Without question, Heimat is a Space in Time is the best 3½-hour film of the year. Heise’s sprawling experimental documentary uses largely personal documents—letters sent between family members, handed-down private documents—to evoke a broad history of 20th century Germany. As a narrator reads out the exchanges—Heise’s grandfather trying to reason with the Nazi state against his forced retirement, heart-rending accounts from his Jewish great grandparents describing their impending deportation, letters between his parents who were obliged to be in two different places in DDR—we see quotidian images from current day Germany and Austria, urban and rural. For Heise’s family, always made to justify their own place in the country and to never truly belong, the Germanic idea of Heimat seems positively a fantasy. While he reads out his great grandparents’ descriptions of their increasingly impossible conditions of living, Heise presents a scrolling list of Viennese deportees prepared. We try to look for the inevitable arrival of their names in the alphabetical list, our gaze forever deferred. When they do arrive, it feels arbitrary. In other words, what we hear could well be the story of any of the thousand preceding names. Perhaps all of them.


6. Slits (Carlos Segundo, Brazil)


A worthy heir to Tarkovsky’s Solaris, Slits draws its inspiration from quantum physics to explore patently human concerns of loss, grief and memory. The uncertainly principle it offers is a choice between being in this world, awake to the problems of living, and finding meaning in the elsewhere. Physicist Catarina (Roberta Rangel) makes ‘sound-photos’ to study quantum the properties of light. She makes extreme zooms into a digital image to perceive the noise issuing from particular coordinates. These ‘dives’ enable her to listen to conversations from another space-time. Grieving from the loss of her child, Catarina unconsciously attempts to find closure through her research. But trying to inspect the surface of things from too close, she loses sight of her immediate reality; trying to find solace in the objectivity of science, she ends up rediscovering the great lesson of 20th century science (and cinema): that the observer influences the observation. Shot in high-definition digital video, Slits is to this new format what Blow-up was to photography. It locates in the trade-offs of the medium—between details and stability, between richness of palette and noise—visual correlatives to its key idea of quantum uncertainty. A brilliant, sophisticated work of politico-philosophical science fiction.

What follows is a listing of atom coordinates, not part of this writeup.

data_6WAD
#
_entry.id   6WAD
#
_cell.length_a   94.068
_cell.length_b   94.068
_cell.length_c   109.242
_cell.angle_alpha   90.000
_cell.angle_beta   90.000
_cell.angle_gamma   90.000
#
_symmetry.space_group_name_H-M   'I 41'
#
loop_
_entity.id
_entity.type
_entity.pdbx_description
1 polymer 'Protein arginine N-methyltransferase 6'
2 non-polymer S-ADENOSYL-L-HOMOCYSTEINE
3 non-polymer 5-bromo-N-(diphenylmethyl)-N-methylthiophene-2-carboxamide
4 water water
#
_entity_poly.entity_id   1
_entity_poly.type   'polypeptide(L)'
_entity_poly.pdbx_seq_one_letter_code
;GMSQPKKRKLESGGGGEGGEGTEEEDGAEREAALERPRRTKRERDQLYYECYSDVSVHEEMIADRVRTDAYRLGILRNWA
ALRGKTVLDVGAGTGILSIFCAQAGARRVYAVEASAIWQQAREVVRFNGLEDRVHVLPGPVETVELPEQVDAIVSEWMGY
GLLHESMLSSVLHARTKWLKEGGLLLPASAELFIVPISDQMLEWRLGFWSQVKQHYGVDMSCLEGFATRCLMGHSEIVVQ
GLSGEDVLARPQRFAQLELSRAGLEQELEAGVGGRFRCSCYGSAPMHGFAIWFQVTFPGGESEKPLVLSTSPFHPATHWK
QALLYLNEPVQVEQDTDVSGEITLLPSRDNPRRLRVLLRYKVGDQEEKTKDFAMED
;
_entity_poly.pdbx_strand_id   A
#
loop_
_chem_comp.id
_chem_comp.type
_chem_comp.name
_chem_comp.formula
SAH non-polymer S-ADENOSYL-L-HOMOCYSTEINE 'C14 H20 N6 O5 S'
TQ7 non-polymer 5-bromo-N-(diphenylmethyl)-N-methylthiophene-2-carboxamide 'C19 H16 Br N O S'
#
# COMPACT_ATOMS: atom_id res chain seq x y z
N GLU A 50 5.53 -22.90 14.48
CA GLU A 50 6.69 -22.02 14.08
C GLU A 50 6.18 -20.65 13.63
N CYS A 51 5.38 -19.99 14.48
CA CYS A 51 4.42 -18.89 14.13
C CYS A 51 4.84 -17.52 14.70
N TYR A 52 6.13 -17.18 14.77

7. Little Joe (Jessica Hausner, UK/Austria)


Of all the recent classical Hollywood riffs in mind, none reinvigorates the B-movie tradition as intelligently or potently as Little Joe. Hausner’s modernist creature feature is a monster movie unlike any other: the dangers of the genetically-modified “happiness” plant that biologist Emily (Alice Woodard) develops is exposed early on, and there’s no triumphal reassertion of mankind to counter its menace. What we get instead is a protracted, total submission of individuality to a hegemony of happiness. Little Joe is many things at once: a multi-pronged attack on the wellness industry straight out of Lanthimosverse, the difficulty of being less than happy in an environment that demands you to be constantly upbeat, the fallout of women artists trying to expunge their maternal complexes in their work and of mothers having to lead double lives. Hausner’s camera appears to have a mind of its own, settling on the space between people, which is what the film is about: the culturally mediated relations between individuals. It’s notable that the titular plant reproduces not biologically but culturally. With its terrific score and work on colour, Hausner turns the cheesecake aesthetic of the film against itself. The result is a film of unusual intellectual density and formal frisson.


8. Status and Terrain (Ute Adamczewski, Germany)